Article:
If you find yourself eyeing stocks with climbing share prices and obsessing over buying them, greed could be what’s motivating your investments. While you obviously want to make money on your investment, greed often has you chasing unrealistic short-term gains. When you do achieve short-term gains, the sense of euphoria can drive you to invest more money than is smart (including borrowed funds), take bigger risks than planned and lose touch with that realistic expectation of risk you worked so hard to develop.
What precipitates impulsive selling is usually fear. Many new investors panic when they see normal losses and give up their well-reasoned trading plan. Instead of holding steady while the amount of loss is within the parameters they’ve established as acceptable, they backtrack and pull their money out of the market.
Poor Investment Decisions That Appeal to Our Emotions
If you’ve ever sunk money into a hobby or collection because “it will be worth something someday,” you’ve probably fallen prey to the emotional appeal of alternative investments. Baseball cards, comics, coins, stamps, TY beanie babies (with the tags on) — the list is endless.
These alternative “investments” are unlikely to get you results. Although you occasionally hear about the rare baseball card that sold for $1 million, that’s the exception. All that most collectors get out of their hobby is the joy that collecting these items brings to them. By all means, collect something that you enjoy, but don’t do it with the intent of profiting financially.
Likewise, you shouldn’t treat your home as a replacement for investment savings. Anyone who has ever sold a home has likely learned the hard way that your subjective view of your home’s value doesn’t always match an objective appraisal. Using your home as an investment — in place of retirement savings — makes a lot less financial sense than it does emotional sense.
That’s not to suggest owning a home is a waste of money. But classing your home as an investment may lead to developing unrealistic expectations of its worth and the return on “improvements” such as remodeling. Your home is a place where you live that may end up adding some long-term value to your financial situation, not a substitution for real financial investing.
Even stocks can trick you into making an emotional investment. Suppose you invest in an individual stock that belongs to a company you admire and buy from often. Maybe that stock performs well at first, which cements your loyalty to the brand. Even once it hits a downswing, you don’t want to believe your stock is on the decline. Your emotional investment in the brand has influenced your perception of the stock’s financial performance and complicated your strategic investment decisions. But it’s still just an asset that’s supposed to be making you money.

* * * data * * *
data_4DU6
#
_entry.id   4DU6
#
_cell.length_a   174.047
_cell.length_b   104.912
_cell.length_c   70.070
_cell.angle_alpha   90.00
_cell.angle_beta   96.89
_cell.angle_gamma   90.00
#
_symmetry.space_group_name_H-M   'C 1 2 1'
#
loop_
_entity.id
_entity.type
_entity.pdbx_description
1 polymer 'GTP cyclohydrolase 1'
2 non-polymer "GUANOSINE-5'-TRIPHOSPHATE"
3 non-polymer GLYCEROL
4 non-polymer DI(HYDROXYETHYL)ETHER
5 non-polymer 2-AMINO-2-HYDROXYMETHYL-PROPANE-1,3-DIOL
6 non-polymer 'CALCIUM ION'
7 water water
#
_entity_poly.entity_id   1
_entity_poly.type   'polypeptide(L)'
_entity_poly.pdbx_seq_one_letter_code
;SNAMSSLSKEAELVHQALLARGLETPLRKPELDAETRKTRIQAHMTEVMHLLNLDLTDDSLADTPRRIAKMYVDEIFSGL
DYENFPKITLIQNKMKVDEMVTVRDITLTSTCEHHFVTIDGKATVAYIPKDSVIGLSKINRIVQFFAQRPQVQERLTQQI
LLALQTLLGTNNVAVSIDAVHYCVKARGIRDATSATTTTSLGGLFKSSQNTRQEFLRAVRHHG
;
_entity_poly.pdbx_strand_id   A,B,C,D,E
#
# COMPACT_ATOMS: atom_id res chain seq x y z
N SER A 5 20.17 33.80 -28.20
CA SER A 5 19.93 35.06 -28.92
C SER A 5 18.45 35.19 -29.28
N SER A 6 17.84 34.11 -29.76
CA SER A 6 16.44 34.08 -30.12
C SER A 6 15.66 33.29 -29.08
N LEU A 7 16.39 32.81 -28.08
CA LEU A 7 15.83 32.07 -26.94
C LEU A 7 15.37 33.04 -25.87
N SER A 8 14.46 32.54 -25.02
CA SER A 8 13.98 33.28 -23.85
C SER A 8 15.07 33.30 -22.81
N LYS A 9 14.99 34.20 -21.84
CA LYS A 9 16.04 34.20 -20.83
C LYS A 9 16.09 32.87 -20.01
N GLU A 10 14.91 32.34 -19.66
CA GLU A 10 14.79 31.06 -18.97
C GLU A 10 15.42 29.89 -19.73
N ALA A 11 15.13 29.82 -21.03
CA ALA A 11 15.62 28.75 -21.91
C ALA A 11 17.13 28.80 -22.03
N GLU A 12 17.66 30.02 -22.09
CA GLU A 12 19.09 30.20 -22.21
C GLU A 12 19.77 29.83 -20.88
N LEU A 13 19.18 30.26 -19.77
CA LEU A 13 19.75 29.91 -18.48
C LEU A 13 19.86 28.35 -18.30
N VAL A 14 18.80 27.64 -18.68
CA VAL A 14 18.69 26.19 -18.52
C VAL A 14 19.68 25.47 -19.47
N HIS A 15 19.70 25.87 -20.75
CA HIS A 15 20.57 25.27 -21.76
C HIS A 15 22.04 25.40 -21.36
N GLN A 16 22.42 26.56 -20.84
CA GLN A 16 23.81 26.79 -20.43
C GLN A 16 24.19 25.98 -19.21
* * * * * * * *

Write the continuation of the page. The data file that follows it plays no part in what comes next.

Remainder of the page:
What should you do if you catch yourself letting emotions drive your investment moves? You can reevaluate how you choose your investments. Some investors establish data-backed thresholds of criteria an investment opportunity must meet for them to consider it.
It also may be time to revisit your trading plan and spend some time thinking about realistic expectations of risk and about whether you’re mentally ready for investing. There’s no shame if you’re not! You may just need to take a more introspective look at your feelings and fears about finance and risk before you’re ready to take your investing game to the next level.
Mistake #10: Letting Your Ego Get in the Way of Cutting Your Losses
Does anyone really want to be wrong?
In investments, as in so many areas of life, admitting that you were wrong is a discouraging prospect — but it’s still a lot better than clinging to a bad decision just to spare your pride.
At the end of the day, investing isn’t about “winning,” it’s about capital. Your pride won’t keep a roof over your head and food on your table after you retire. Your investment gains will.
Tricking Yourself Into Thinking a Bad Investment Is a Good One
Some investors don’t want to be wrong so much that they twist the numbers to make their investment look more successful than it really is. They might, for example, try to judge success based on how much a stock’s share price has dropped from its 52-week high instead of judging based on actual returns.
This data may make you feel better about the investment, but it’s a hollow reassurance. You’re not seeing any actual increases in wealth.
So go ahead, acknowledge your mistakes and bad investment decisions — everyone makes them — and move on to avoid sustaining any more losses. Who cares if you were wrong about an investment, as long as you end up with positive returns over the length of your investment plan?